Forthcoming in 2018 from the University of Rochester Press.
Under the research section, I’ve posted a link to my new article on the fragments of Parmenides’ poem.
Abstract: In this paper, the author argues that the revelatory form Parmenides gives his poem poses considerable problems for the account of being contained therein. The poem moves through a series of problems, each building on the last: the problem of particularity, the cause of human wandering that the goddess would have us ascend beyond (B1); the problem of speech, whose heterogeneity evinces its tie to experience’s particularity (B2–B7); the problem of justice, which motivates man’s ascent from his “insecure” place in being, only ultimately to undermine it (B8.1–49); and finally the question of the good, the necessary consequence of man’s place in being as being out of place in being (B8.50–B19). What emerges is a Socratic reading of Parmenides’s poem, a view that Plato appears to have shared by using Parmenides and his Eleatic stranger to frame the bulk of Socrates’s philosophic activity.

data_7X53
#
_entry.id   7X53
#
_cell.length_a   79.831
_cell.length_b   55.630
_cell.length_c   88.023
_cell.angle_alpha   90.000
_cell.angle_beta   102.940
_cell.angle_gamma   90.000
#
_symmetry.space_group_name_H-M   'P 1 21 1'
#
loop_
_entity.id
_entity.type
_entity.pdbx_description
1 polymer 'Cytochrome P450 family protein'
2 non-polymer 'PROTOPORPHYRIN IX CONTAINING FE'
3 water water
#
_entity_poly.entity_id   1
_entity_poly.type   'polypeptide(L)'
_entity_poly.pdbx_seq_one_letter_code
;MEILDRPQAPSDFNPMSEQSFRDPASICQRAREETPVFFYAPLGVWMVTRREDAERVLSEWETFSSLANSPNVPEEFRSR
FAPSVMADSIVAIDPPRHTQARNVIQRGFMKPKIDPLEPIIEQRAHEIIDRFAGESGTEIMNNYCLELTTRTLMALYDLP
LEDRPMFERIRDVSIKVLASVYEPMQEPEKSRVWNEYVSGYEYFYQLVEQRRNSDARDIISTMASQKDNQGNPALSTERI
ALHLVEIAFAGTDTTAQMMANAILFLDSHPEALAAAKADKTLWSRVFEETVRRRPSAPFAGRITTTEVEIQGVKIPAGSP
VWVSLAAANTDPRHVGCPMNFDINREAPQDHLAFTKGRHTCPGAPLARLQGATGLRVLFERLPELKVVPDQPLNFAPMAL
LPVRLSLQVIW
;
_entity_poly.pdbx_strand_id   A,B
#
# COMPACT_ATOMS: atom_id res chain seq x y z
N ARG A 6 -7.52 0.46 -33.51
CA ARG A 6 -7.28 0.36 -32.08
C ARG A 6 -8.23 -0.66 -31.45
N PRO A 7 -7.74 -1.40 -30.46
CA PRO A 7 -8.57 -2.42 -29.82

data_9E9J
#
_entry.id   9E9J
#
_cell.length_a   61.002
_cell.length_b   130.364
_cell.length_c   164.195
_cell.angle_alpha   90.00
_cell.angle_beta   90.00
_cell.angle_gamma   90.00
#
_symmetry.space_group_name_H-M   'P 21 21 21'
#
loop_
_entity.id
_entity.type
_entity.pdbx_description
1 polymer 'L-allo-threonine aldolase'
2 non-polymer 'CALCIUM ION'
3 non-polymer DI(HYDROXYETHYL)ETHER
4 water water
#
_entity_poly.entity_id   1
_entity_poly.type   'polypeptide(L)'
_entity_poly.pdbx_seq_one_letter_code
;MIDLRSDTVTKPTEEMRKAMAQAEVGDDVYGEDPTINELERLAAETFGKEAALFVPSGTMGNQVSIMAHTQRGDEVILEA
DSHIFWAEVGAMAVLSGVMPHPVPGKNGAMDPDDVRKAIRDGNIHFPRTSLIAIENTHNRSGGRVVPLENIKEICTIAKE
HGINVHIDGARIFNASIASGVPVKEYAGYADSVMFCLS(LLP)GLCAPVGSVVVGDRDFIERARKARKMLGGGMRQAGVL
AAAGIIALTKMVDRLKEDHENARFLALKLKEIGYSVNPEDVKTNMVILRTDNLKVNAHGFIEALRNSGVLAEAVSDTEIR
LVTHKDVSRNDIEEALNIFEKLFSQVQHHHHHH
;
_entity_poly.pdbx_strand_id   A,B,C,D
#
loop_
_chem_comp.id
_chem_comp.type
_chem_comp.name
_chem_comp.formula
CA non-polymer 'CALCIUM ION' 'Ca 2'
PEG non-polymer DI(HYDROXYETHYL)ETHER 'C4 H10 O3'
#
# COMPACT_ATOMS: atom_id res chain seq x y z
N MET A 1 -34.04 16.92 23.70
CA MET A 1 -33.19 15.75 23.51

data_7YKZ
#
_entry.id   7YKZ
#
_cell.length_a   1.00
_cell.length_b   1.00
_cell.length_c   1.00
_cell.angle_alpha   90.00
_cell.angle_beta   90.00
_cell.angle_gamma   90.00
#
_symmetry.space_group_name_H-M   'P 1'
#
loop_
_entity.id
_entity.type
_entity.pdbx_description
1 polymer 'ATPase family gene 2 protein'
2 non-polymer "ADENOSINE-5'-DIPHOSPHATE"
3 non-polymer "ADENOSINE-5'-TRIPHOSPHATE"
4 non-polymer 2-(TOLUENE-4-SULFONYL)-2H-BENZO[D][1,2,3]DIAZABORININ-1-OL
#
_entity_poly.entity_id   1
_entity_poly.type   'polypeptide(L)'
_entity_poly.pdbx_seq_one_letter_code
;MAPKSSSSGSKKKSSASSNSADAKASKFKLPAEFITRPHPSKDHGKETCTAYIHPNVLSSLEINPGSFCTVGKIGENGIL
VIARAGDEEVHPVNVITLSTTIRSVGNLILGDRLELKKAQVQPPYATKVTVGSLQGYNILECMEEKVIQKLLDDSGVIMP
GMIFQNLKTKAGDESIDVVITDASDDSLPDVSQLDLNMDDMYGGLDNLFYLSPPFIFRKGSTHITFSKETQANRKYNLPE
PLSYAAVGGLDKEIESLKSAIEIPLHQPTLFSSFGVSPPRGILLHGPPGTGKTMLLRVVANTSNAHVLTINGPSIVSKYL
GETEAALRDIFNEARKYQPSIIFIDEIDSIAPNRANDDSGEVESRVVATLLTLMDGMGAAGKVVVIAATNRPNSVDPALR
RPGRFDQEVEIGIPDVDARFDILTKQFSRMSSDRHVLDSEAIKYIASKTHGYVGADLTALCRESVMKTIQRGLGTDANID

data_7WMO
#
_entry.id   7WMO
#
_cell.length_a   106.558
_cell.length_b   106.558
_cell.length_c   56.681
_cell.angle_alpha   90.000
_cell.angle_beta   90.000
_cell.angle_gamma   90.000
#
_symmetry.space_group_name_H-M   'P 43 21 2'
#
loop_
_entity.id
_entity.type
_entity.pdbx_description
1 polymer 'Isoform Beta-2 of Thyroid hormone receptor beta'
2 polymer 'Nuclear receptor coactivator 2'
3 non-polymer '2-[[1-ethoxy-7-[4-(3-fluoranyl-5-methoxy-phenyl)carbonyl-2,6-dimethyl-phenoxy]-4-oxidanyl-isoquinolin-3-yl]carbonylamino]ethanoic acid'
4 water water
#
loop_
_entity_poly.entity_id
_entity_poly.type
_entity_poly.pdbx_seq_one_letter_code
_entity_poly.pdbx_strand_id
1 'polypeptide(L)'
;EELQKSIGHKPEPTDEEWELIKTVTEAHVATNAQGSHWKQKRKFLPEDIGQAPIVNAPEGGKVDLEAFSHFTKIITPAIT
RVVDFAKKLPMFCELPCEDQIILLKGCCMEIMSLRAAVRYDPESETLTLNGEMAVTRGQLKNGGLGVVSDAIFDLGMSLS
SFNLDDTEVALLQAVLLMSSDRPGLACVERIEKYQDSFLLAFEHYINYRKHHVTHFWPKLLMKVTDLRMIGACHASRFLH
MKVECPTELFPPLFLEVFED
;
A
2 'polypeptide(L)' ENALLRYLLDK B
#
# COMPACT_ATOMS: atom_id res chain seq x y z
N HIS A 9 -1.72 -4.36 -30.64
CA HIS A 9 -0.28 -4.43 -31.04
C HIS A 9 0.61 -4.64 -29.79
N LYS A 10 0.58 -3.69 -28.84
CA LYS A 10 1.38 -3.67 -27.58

N.B.: A version of this review was printed in The Review of Metaphysics with the editor’s incorrect revisions included. The following version includes the author’s corrections of the editor’s revisions.
In this pdf, you will find my highly literal translation of the fragments of Xenophanes. They are based on the text of James H. Lesher, Xenophanes of Colophon (Toronto: University of Toronto Press, 2001), with any deviations from Lesher’s text detailed in the footnotes. I have not recently revisited the Greek since my initial translation some time ago, so corrections are likely necessary and certainly welcome.